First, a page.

Perception and thought can move mountains and can break rocks. However, the democracy of it is that anybody can have an angle, a line of thought towards the same thing. Perception scatters definitions. For example, a simple word- Conquest. There is a mountain, how do you conquer it? Move it? Or climb it?
Football is a sport that is so intense and full of tactical intricacies that it gives full scope, the scope for expressing the variety of perceptions which take space in our lives. Here are three lessons from the world of football management that would enrich corporate boardrooms-:
LESSON 1- MANAGEMENT STRATEGIES AND NOVEL IDEAS (INNOVATION)
There is no magic formula for an ideal manager or a leader. In 1996, a lesser-known gentleman, Arsene Wenger joined the English football club, Arsenal, as their manager and changed the way the club was functioning. He came in and changed it all – the socio-ethical side of the game, the training. Wenger knew the importance of nutrition from his experience in Japan- he banned the players from eating chocolates and put an end to the booze culture, which was a part of nearly all clubs in the division!
Not only did the results come in the form of victories and trophies but the stints of many players were prolonged. As Wenger and his style of management became successful, the other clubs followed the suit. Football clubs in England would never be the same again. Innovation, faith in your team and representation of your values through your work are probably the most important things a manager could have, be it in football or in a corporate setup. And all these qualities should be accompanied with bravery and honesty.
LESSON 2- OPTIMIZING MANPOWER AND IMBIBING CONSISTENCY
Pep Guardiola is a successful manager who made the brilliance of teams (Manchester City, Barcelona, Bayern Munich) seem routine. His micromanagement methods, however, seem really suffocating to some. But they do work, as his trophy cabinet proves.
“The relationships and behaviour off the pitch between teammates have to be as good as possible,” Guardiola said in an interview to NBC Sports. Sir Alex Ferguson, ex-Manchester United manager who is god-like figure fans and pundits alike, was an example of a manager who knew how to make average players perform exceptionally. Optimization is the keyword and mantra for a successful team. And the coach or leader is there to enforce it.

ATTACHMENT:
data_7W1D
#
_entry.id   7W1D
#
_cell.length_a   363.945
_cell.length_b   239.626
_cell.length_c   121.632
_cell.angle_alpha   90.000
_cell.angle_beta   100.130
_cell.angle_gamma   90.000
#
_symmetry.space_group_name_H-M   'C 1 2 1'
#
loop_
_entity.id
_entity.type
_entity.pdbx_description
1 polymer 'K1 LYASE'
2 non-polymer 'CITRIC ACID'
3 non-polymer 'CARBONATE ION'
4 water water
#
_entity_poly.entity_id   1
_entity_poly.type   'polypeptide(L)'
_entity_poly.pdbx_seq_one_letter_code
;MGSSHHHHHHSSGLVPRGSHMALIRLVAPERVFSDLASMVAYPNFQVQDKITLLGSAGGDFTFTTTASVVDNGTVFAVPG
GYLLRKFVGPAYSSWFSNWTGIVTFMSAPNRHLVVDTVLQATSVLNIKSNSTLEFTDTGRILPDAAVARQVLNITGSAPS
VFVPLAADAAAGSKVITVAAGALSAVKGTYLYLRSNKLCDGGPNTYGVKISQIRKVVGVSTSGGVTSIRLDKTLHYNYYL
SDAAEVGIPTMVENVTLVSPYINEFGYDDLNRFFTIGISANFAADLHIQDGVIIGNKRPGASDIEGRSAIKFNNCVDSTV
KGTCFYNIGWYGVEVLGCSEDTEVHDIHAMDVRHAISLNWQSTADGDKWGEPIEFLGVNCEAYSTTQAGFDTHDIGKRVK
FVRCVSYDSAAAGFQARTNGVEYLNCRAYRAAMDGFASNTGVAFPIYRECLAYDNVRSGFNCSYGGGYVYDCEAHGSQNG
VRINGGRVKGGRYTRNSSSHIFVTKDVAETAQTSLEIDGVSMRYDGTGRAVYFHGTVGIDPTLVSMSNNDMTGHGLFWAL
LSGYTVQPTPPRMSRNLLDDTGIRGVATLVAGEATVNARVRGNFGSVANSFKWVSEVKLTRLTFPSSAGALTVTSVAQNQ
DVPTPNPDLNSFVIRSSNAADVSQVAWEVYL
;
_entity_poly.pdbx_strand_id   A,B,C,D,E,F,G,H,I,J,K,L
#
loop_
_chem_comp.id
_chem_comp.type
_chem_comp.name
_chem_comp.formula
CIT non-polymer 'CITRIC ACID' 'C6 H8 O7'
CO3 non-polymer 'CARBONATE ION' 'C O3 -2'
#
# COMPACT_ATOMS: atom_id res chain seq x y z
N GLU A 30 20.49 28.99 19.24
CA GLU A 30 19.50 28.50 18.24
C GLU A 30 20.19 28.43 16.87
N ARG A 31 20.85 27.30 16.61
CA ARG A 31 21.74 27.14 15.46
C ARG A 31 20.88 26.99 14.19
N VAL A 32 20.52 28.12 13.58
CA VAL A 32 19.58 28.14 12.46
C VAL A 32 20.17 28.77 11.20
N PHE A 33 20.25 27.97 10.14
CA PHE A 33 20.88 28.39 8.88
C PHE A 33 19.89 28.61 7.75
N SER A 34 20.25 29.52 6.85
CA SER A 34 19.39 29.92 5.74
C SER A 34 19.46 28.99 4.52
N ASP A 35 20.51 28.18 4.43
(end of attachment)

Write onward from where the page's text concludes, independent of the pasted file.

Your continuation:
LESSON-3- TEAMWORK AND VALUES
The best leader is one who has total belief in his ways and also the flexibility to adapt. Football coach Amal Dutta took everyone by surprise when he introduced the diamond system while coaching at Mohun Bagan. The formation yielded good results in the initial rounds of the Federation Cup. However, in the semi-final against arch-rivals East Bengal, Mohun Bagan lost 4-1. But Dutta’s determination and vision to see things differently is an asset that is valued highly in corporate boardrooms.
Similarly, Manchester United’s manager Sir Alex Ferguson’s first order of business was bringing in young players who could sustain the club for years, rather than signing veterans for short-term success. He was never shy to let stars such as David Beckham leave when he felt they had run their course. Ferguson stressed the fact that no individual could be bigger than the collective and the harmony of a team is a pivotal aspect. This is a lesson that is equally true in a company boardroom.
Life and management lessons coming from the football pitch might sound a bit ironical, cause some corporate boardroom itself is pulling the strings of football teams, but still, a lesson learnt is always a gain and not a loss. Like German Coach, Sepp Herberger once famously said: “The ball is round and the game lasts 90 minutes. That’s a fact. Everything else is a pure theory”.